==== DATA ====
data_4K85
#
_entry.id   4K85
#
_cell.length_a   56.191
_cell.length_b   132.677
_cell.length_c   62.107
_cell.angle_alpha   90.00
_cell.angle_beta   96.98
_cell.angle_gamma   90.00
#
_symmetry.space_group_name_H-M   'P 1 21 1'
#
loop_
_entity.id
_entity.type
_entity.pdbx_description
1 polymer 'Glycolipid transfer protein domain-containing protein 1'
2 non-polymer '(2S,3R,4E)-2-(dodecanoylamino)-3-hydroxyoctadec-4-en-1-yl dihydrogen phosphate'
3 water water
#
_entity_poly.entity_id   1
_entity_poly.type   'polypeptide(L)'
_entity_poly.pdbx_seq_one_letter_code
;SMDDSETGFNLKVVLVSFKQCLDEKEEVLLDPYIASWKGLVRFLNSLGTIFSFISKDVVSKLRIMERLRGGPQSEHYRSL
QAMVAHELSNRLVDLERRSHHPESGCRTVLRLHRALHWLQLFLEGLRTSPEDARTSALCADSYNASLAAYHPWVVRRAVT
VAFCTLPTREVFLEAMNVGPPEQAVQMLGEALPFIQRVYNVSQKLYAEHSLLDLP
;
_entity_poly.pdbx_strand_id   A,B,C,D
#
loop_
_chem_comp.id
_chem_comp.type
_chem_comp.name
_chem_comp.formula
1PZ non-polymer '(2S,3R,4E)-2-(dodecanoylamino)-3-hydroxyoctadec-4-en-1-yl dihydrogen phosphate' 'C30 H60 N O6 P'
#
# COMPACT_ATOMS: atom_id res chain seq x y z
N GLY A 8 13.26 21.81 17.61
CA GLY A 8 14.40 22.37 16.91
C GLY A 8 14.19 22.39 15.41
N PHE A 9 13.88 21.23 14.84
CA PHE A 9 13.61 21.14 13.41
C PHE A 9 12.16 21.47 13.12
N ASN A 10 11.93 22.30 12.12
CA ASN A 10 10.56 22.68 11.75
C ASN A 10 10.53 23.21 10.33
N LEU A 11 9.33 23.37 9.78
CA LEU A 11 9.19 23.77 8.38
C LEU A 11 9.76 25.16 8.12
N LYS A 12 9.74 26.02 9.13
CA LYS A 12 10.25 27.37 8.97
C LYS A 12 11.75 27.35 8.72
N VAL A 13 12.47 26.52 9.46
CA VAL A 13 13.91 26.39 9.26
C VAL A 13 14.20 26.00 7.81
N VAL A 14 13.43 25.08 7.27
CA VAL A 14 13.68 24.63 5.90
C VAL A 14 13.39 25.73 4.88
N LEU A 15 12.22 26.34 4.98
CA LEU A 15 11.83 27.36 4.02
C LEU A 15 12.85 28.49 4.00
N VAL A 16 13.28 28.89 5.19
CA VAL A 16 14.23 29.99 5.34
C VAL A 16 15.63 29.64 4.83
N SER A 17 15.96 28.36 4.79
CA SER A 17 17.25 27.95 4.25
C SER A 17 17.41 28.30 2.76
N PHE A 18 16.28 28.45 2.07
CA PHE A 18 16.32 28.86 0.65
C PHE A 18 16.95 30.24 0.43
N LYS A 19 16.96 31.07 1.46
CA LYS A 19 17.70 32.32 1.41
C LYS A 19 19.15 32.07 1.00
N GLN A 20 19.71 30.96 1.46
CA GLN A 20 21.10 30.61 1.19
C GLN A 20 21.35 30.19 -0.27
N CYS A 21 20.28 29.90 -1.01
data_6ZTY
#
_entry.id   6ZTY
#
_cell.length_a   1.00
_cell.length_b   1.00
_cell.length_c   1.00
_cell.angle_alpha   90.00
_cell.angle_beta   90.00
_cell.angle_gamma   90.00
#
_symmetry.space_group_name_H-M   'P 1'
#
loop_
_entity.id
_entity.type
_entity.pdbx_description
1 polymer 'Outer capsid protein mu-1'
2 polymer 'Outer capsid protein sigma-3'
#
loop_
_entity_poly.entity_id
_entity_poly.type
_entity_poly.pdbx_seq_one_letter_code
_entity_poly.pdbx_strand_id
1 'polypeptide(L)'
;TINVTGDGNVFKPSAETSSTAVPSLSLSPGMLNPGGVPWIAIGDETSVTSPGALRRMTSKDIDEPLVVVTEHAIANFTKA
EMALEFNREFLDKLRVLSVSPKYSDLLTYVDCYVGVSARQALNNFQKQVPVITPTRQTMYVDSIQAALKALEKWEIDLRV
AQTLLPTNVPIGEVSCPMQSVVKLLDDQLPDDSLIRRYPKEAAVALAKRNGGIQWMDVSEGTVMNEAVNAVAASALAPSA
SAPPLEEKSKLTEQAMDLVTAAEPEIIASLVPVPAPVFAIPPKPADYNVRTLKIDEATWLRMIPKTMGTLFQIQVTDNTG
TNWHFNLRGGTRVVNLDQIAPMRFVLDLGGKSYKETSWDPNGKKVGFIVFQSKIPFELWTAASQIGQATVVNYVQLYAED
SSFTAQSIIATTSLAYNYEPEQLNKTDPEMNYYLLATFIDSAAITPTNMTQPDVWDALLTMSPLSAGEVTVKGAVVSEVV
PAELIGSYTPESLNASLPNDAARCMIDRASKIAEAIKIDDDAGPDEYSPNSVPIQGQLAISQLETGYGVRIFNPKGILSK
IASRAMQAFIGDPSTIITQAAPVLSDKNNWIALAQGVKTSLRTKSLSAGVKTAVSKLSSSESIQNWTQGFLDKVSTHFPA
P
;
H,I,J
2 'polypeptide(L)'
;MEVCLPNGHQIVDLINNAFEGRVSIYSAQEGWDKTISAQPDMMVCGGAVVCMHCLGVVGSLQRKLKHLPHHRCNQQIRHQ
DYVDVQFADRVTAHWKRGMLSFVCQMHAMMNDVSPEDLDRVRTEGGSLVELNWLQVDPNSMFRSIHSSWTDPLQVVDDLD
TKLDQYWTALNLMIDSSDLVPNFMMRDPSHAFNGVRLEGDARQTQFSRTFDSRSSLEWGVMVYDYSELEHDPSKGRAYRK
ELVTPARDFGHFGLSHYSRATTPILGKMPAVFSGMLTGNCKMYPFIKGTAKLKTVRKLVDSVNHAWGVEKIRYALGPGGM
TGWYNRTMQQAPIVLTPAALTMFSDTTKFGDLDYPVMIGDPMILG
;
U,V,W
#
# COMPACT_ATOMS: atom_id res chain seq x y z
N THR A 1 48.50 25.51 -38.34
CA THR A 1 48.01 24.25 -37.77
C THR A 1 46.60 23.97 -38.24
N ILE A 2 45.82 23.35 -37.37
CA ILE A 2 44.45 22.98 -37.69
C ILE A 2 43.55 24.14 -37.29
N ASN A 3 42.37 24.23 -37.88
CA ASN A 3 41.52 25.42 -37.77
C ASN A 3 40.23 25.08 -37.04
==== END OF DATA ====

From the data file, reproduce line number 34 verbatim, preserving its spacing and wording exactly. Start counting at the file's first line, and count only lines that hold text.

_chem_comp.name